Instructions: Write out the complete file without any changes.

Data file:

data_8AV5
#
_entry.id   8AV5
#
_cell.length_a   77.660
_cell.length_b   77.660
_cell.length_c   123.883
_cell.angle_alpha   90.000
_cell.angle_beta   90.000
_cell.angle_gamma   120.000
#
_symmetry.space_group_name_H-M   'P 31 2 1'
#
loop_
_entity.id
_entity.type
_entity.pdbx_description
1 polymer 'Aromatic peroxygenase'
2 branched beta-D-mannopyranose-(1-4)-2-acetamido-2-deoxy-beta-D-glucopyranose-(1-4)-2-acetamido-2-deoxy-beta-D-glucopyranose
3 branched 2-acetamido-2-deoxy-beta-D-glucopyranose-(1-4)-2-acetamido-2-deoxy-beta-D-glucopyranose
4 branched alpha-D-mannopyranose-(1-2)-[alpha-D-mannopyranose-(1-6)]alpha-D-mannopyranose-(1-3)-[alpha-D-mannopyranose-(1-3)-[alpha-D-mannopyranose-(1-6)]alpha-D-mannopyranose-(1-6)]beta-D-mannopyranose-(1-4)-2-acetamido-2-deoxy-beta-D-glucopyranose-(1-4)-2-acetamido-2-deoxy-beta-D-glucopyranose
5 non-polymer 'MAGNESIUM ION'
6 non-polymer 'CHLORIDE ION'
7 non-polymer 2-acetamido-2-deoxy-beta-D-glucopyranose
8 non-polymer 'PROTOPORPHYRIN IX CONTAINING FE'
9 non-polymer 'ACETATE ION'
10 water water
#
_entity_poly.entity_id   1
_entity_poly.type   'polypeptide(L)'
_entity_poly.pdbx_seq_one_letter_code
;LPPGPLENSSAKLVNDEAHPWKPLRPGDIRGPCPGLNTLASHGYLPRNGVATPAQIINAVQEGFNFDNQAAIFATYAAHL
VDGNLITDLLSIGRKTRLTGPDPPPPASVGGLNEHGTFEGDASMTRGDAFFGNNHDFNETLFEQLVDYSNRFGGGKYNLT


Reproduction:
data_8AV5
#
_entry.id   8AV5
#
_cell.length_a   77.660
_cell.length_b   77.660
_cell.length_c   123.883
_cell.angle_alpha   90.000
_cell.angle_beta   90.000
_cell.angle_gamma   120.000
#
_symmetry.space_group_name_H-M   'P 31 2 1'
#
loop_
_entity.id
_entity.type
_entity.pdbx_description
1 polymer 'Aromatic peroxygenase'
2 branched beta-D-mannopyranose-(1-4)-2-acetamido-2-deoxy-beta-D-glucopyranose-(1-4)-2-acetamido-2-deoxy-beta-D-glucopyranose
3 branched 2-acetamido-2-deoxy-beta-D-glucopyranose-(1-4)-2-acetamido-2-deoxy-beta-D-glucopyranose
4 branched alpha-D-mannopyranose-(1-2)-[alpha-D-mannopyranose-(1-6)]alpha-D-mannopyranose-(1-3)-[alpha-D-mannopyranose-(1-3)-[alpha-D-mannopyranose-(1-6)]alpha-D-mannopyranose-(1-6)]beta-D-mannopyranose-(1-4)-2-acetamido-2-deoxy-beta-D-glucopyranose-(1-4)-2-acetamido-2-deoxy-beta-D-glucopyranose
5 non-polymer 'MAGNESIUM ION'
6 non-polymer 'CHLORIDE ION'
7 non-polymer 2-acetamido-2-deoxy-beta-D-glucopyranose
8 non-polymer 'PROTOPORPHYRIN IX CONTAINING FE'
9 non-polymer 'ACETATE ION'
10 water water
#
_entity_poly.entity_id   1
_entity_poly.type   'polypeptide(L)'
_entity_poly.pdbx_seq_one_letter_code
;LPPGPLENSSAKLVNDEAHPWKPLRPGDIRGPCPGLNTLASHGYLPRNGVATPAQIINAVQEGFNFDNQAAIFATYAAHL
VDGNLITDLLSIGRKTRLTGPDPPPPASVGGLNEHGTFEGDASMTRGDAFFGNNHDFNETLFEQLVDYSNRFGGGKYNLT